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Pickity Place | A Spring Garden Lunch in Mason, NH

Tucked off the beaten path in the tiny southwestern New Hampshire town of Mason, Pickity Place offers a warm welcome to the many lunch-goers that flock to its cozy dining rooms and gardens each year, even in the winter when the gardens are covered with snow. It’s a “secret” place that’s anything but to the locals in Mason and its surrounding towns. Charming and blissfully removed from the plazas and malls that clutter our lives, Pickity Place is a hilltop hideaway that’s all about slowing down. “Lighten your spirit as you step out of your world and into ours” they instruct. And we do.

pickity place

Photo/Art by Aimee Seavey
Ready for a spring afternoon at Pickity Place in Mason, NH.

My family (well, the women in my family) started visiting Pickity Place about 15 years ago after my sister moved to Townsend, MA (just 20 minutes south of Mason) and my mom remembered it was nearby. Even though my sister has moved further away since then, we still enjoy planning the occasional visit to the 1786 cottage for a tasty lunch, strolling the grounds, and shopping. In my experience it’s an especially popular destination with old friends, sisters, and like our family, mothers and daughters. Men are, of course, welcome at Pickity Place, but I think it’s fair to say that on most days they’re outnumbered!

pickity place mason, nh

Photo/Art by Aimee Seavey
The main building at Pickity houses the dining room and a gift shop.

While you can visit Pickity Place without having lunch, you shouldn’t. The carefully constructed prix-fixe menu changes monthly, and is made and adorned with edible flowers and herbs chosen to enhance each of the five courses, from soup to dessert. In 2012 Yankee named Pickty Place an Editors’ Pick for “Best Fairytale Lunch.”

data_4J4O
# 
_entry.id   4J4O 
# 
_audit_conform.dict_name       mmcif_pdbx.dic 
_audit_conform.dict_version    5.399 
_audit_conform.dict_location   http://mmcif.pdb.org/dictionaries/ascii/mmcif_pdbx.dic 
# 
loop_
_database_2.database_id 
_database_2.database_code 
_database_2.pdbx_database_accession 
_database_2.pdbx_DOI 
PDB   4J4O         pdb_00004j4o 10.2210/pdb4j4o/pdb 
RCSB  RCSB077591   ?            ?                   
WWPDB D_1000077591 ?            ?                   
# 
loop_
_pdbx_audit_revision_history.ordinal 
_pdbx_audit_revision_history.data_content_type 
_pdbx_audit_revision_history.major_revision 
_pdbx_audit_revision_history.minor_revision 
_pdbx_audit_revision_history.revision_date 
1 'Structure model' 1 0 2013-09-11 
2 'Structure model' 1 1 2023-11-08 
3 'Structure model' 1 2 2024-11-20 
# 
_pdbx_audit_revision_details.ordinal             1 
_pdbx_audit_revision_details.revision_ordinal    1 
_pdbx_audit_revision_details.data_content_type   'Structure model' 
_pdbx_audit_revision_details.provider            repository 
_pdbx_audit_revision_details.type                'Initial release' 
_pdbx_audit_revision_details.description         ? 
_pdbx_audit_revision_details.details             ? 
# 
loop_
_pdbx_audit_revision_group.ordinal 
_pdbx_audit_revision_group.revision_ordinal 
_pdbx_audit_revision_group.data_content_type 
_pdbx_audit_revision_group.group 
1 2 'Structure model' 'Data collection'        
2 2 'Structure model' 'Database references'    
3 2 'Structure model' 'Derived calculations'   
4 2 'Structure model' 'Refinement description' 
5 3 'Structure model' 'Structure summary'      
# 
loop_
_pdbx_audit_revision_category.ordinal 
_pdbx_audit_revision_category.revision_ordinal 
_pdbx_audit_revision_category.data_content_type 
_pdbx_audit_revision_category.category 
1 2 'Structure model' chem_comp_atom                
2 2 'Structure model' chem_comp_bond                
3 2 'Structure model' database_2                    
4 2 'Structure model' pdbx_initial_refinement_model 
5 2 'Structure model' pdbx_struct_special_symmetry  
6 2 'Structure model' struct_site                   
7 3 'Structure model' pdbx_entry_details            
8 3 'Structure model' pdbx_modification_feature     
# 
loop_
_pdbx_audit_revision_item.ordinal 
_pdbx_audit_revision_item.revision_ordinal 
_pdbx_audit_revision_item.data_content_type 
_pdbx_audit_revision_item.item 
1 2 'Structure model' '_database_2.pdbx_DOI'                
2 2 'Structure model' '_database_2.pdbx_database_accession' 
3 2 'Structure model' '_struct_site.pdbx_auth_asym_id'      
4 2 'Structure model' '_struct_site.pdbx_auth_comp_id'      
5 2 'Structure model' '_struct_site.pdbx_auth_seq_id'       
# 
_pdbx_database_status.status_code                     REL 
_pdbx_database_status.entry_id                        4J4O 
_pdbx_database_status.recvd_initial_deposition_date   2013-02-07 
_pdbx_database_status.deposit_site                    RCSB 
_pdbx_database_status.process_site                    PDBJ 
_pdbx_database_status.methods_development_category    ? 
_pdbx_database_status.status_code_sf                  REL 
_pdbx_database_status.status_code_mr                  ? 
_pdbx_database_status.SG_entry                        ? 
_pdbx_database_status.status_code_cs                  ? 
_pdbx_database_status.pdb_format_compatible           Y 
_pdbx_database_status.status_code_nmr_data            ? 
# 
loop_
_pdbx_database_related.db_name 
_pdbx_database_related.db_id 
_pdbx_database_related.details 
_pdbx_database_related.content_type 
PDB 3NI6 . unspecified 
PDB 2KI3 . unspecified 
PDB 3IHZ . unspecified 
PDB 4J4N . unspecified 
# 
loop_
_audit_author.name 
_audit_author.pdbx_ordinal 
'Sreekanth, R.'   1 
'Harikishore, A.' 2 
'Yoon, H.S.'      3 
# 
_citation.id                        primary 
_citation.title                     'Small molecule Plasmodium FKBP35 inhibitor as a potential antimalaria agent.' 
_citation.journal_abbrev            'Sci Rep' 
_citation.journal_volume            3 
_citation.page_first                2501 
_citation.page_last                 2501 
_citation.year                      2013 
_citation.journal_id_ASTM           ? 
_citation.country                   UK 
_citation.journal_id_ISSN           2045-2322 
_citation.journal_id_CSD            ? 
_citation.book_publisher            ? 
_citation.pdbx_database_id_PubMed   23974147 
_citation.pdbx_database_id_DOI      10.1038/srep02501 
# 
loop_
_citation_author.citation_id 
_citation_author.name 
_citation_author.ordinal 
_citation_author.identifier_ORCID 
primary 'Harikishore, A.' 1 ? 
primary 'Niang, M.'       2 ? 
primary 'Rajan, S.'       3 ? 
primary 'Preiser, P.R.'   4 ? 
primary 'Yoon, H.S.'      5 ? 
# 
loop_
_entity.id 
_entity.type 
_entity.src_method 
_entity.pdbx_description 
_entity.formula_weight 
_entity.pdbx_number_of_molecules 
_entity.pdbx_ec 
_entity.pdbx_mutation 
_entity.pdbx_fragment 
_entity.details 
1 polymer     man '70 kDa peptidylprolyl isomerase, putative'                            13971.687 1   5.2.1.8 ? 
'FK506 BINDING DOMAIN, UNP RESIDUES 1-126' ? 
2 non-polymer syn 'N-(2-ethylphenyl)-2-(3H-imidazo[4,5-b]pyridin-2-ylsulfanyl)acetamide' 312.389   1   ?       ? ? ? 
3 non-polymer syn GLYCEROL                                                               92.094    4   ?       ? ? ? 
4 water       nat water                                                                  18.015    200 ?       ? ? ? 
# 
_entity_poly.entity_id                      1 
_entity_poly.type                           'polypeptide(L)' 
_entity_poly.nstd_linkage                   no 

pickity place welcome sign

Photo/Art by Aimee Seavey
Welcome to Pickity Place!

There’s a reason behind the “fairytale” part. While it’s a destination in its own right, Pickity Place is also known as the original visual inspiration for the “Grandmother’s House” in the Little Red Riding Hood story (learn more about the history of Pickity Place in editor Deb Despres’ blog about her winter visit here). It’s an association they enjoy, selling books and toys showcasing the story and staging an entire room with sleeping “Grandmother” in bed (sometimes with one of the two Pickity cats, Rosemary and Sage, snoozing on the pillow).

pickity place big bad wolf

Photo/Art by Aimee Seavey
A peek into Grandmother’s bedroom (looks like a Big Bad Wolf to me!) at Pickity Place.

After the bell rings it’s time for lunch. There are three dining rooms — two inside and another on the all-season porch. It can be a little crowded at times, particularly if it’s a full seating, but that’s part of the charm. Pickity doesn’t feel so much like restaurant as it does a home that hosts an ambitious garden lunch, so settle back and enjoy the courses as they come.

pickity dining room

Photo/Art by Aimee Seavey
The main dining room (there’s also a bright indoor sunroom).

During my visit, I enjoyed vegetable dip on crackers, followed by a cup of creamy broccoli soup with smoked Gouda cheese, then a spring chopped vegetable salad. In the cooler months I order the hot spiced mocha as my beverage, but in the spring and summer, the iced spiced tea (complete with cinnamon stick) is wonderful.

pickity place lunch

Photo/Art by Aimee Seavey
Lunch begins!

The main course, which was also served with garlic bread and sun dried tomato dipping oil, was a four cheese ratatouille quiche topped with sauteed asparagus with citrus shallot butter and garnished with spring chives, lovage, and a fresh (edible) pansy.

pickity quiche

Photo/Art by Aimee Seavey
Four Cheese Ratatouille Quiche topped with Sauteed Asparagus with Citrus Shallot Butter

And for dessert, an artful presentation of Dutch chocolate mousse in sweet pastry with strawberries and whipped cream, garnished with lady’s mantle and another pretty pansy.

pickity mousse

Photo/Art by Aimee Seavey
Dutch Chocolate Mousse in Sweet Pastry.

Energized from lunch, I headed outside to enjoy the gardens, which were lush and green — just the thing after a long winter. Colorful flowers are tucked into every corner at Pickity Place, adding to its country charm.